Database law is complex, and being tested across Europe. V complex stuff to do with intended location of audience, intellectual effort invested and all sorts of stuff I don’t understand toooo well. However, I gather the ‘feeling’ (the spirit of case law, if you will) is that league tables are so easy to compile in the first place that it is hard to make a case for them to be copyrightable. Anyone publishing a league table is AS likely to have worked it out for themselves (and got the same results as official league tables) as to have ‘copied’ the official league tables. Contrast this with fixture lists, though – these are NOT easy to compile / construct, and anyone who did so would not emerge with a list that matched the official list. Therefore, trying to find a comprehensive but UNlicensed list of fixtures is surprisingly hard. Even professional clubs (tend to) list only their own fixtures, and of course under licence. I see charts as being quite similar to fixture lists in this respect.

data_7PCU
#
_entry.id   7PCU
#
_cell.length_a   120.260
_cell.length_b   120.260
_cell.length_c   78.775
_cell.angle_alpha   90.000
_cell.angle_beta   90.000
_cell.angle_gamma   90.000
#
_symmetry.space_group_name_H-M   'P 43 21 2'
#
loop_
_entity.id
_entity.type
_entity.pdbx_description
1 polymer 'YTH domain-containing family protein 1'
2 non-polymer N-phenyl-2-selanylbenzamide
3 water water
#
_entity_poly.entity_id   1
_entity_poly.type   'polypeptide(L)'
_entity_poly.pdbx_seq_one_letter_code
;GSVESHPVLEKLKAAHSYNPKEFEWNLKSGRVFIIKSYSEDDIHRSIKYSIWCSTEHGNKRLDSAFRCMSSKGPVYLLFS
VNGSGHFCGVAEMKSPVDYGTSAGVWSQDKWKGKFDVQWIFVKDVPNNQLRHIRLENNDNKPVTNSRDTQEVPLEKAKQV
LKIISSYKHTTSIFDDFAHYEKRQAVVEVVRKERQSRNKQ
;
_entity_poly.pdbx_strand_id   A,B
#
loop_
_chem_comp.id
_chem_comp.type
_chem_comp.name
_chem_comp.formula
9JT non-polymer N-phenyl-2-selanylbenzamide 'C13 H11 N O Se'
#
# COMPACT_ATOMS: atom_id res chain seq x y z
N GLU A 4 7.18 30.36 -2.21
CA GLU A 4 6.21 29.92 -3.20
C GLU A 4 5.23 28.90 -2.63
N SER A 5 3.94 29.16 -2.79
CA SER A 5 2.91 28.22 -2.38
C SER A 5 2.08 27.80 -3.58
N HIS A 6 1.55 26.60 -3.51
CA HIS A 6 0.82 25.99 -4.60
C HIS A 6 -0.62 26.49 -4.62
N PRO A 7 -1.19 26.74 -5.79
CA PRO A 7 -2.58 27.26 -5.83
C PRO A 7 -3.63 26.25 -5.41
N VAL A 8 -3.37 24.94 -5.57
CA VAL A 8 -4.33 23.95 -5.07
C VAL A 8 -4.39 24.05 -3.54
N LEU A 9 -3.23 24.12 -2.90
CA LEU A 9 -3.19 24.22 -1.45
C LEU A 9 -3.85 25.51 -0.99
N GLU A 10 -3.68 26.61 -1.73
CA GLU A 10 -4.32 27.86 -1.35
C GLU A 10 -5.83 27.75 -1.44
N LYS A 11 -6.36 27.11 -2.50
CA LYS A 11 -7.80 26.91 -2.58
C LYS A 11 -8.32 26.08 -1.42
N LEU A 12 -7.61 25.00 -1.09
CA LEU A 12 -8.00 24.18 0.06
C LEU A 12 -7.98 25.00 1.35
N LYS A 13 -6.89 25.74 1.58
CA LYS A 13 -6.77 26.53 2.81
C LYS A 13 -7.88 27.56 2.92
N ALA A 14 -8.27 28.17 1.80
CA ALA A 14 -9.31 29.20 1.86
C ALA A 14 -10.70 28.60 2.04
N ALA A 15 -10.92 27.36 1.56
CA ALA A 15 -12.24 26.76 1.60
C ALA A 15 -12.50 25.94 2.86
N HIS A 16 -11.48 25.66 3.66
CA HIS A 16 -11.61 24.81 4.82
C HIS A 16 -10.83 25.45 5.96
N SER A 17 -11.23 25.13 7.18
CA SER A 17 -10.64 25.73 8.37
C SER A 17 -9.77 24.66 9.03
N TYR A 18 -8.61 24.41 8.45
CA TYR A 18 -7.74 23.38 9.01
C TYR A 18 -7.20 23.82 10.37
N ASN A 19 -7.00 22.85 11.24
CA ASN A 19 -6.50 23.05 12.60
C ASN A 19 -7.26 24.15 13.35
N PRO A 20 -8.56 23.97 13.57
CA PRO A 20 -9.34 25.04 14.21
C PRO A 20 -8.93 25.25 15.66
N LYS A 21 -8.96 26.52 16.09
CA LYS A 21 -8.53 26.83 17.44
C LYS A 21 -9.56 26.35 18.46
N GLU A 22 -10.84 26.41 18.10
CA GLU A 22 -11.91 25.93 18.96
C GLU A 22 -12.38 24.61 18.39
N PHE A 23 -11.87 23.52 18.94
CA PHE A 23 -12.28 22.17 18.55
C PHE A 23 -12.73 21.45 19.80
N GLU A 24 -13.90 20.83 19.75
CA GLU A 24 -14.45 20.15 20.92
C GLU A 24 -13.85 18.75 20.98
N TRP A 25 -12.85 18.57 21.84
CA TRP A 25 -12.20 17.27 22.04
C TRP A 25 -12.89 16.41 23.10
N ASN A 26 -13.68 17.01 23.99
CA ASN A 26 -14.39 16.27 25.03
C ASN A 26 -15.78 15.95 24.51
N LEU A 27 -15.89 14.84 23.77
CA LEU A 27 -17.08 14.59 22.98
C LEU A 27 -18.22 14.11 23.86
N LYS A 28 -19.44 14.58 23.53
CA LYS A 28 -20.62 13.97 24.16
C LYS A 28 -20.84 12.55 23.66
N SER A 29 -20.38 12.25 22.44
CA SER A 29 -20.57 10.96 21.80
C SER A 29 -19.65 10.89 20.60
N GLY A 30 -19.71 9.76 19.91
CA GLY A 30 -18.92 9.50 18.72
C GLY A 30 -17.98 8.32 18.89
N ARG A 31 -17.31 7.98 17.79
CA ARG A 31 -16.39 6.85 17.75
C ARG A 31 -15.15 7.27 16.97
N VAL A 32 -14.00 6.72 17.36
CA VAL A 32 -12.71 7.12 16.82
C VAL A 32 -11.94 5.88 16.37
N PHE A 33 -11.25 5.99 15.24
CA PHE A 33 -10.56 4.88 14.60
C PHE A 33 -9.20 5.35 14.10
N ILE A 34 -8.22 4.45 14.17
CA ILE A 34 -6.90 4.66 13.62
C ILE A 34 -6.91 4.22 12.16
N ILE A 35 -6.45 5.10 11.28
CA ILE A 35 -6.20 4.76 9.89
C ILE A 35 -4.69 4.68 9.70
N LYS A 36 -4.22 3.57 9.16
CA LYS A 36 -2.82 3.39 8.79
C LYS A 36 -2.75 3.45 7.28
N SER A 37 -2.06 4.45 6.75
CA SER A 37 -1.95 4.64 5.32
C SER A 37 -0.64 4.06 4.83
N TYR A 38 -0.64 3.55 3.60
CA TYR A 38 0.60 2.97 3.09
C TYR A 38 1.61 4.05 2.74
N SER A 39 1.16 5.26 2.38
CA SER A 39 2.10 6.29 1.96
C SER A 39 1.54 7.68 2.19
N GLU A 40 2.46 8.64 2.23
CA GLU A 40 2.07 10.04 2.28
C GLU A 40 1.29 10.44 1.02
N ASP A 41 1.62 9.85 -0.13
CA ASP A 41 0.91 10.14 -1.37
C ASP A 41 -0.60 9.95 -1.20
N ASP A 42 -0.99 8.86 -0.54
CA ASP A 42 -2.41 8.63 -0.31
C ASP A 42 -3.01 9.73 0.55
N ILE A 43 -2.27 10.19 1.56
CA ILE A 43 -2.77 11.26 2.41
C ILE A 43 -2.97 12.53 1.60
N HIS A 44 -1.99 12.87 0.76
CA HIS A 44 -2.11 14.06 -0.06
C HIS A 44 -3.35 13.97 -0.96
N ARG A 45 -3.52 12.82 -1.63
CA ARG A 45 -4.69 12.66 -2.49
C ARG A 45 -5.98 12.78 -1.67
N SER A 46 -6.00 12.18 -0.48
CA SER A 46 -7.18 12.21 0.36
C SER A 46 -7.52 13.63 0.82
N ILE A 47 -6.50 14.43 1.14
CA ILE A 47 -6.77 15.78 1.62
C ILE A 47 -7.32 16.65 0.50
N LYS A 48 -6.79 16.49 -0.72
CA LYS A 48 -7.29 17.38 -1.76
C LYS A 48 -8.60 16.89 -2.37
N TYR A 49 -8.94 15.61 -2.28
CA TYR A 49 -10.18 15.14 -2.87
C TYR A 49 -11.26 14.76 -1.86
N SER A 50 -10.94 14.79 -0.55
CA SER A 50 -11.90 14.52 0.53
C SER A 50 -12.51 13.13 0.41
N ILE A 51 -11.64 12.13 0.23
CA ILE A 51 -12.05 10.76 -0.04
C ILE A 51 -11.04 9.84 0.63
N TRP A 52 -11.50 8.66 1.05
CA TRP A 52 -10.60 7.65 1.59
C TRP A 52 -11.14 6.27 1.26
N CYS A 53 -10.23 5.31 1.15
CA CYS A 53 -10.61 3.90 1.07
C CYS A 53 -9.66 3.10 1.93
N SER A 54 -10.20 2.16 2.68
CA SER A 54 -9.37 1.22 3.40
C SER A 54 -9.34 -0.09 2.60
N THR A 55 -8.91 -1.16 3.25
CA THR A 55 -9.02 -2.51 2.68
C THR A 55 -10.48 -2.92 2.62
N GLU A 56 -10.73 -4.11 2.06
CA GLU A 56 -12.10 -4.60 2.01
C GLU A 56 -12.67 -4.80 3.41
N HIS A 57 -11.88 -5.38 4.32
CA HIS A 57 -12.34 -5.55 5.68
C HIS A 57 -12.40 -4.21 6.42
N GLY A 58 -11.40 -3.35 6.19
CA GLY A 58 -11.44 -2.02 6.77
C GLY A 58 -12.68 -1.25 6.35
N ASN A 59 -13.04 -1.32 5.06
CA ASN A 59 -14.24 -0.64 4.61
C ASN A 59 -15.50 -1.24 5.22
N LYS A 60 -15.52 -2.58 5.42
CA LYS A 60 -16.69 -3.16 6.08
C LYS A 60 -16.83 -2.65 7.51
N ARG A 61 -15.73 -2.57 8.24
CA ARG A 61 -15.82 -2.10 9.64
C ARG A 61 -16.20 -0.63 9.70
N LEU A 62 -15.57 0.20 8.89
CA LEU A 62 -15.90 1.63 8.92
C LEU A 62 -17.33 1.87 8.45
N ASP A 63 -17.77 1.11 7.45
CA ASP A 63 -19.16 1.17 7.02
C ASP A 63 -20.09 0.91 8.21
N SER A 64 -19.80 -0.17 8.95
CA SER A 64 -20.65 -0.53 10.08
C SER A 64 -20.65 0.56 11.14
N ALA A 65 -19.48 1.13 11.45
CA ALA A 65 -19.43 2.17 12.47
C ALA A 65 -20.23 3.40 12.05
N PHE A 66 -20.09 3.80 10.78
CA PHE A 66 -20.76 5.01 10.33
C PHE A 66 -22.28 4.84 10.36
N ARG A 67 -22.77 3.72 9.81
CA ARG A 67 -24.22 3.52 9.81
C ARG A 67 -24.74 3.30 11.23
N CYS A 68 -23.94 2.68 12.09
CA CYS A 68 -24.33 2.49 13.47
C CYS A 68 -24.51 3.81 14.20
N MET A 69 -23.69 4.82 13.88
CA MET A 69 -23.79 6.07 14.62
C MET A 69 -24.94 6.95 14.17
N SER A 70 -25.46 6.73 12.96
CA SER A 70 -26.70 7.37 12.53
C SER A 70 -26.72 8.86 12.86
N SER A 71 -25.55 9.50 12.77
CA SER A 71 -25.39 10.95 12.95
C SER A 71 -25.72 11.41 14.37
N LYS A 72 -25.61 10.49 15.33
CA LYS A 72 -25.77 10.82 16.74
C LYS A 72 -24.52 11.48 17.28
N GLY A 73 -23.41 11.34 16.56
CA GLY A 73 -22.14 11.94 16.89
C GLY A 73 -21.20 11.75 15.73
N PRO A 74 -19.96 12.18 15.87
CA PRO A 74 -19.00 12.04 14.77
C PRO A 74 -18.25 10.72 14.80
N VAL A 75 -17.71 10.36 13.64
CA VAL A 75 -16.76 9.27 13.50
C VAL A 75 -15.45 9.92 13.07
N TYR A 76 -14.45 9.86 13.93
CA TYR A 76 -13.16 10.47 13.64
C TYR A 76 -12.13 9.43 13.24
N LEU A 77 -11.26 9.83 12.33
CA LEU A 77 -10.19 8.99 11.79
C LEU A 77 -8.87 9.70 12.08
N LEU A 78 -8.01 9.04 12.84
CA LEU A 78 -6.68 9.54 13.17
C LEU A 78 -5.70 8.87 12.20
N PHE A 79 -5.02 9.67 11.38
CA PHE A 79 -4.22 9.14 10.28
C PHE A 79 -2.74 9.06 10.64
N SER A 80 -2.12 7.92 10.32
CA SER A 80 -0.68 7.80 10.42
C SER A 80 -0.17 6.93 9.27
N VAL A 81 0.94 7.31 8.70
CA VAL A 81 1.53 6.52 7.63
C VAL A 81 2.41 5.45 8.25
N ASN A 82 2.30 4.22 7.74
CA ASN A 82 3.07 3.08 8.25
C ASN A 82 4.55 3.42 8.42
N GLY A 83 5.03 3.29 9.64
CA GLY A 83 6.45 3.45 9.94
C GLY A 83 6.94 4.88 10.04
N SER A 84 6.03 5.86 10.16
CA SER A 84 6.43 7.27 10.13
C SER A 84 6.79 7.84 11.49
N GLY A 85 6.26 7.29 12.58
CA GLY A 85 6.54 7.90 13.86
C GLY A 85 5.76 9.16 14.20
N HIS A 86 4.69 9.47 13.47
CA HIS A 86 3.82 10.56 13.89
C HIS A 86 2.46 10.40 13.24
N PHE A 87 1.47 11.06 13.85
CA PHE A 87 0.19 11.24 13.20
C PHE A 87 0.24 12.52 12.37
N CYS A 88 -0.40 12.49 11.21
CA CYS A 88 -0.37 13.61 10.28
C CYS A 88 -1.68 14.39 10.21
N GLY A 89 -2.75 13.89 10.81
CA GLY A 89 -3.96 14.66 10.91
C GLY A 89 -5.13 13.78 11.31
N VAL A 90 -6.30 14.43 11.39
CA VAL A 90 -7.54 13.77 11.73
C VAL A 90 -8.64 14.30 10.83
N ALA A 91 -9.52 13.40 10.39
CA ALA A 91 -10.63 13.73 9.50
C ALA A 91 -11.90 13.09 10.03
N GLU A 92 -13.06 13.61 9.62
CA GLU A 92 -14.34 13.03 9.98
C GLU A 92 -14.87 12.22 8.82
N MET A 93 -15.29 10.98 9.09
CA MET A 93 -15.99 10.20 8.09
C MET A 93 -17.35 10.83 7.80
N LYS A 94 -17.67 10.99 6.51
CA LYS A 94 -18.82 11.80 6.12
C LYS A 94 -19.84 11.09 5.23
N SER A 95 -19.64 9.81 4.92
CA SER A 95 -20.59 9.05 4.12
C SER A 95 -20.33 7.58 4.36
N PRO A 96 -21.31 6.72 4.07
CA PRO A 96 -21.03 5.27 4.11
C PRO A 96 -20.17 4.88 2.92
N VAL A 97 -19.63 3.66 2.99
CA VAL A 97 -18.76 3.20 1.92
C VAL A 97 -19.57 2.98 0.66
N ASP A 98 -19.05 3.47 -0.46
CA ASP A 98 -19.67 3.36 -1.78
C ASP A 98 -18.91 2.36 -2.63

9. 59
    Lena on 24 Nov 2012 #

    Happy 5th Anniversary to us! Marcello and I were married five years ago today in Toronto, on a dancefloor, with the great Scott Woods as both our best man and our DJ. (This posting should be, properly, with Leona Lewis’ “Bleeding Love” as it was a transatlantic #1 at the time, but this will more than do.)

  10. 60
    hardtogethits on 24 Nov 2012 #

    First record to be simultaneously a) the most recent Popular entry, and b) featured on Strictly Come Dancing?
    Or Did I miss Kimberley and Pasha dancing to Mr Blobby?

  11. 61
    Jimmy the Swede on 24 Nov 2012 #

    Happy Annie, Lena and Marcello. The 5th is your “Wood”, apparently.

  12. 62
    highnmighty on 25 Nov 2012 #

    Yay! Happy birthday to Stuart for Tuesday (I think it’s Tuesday). He hates that James Blunt record!

  13. 63
    hardtogethits on 3 Dec 2012 #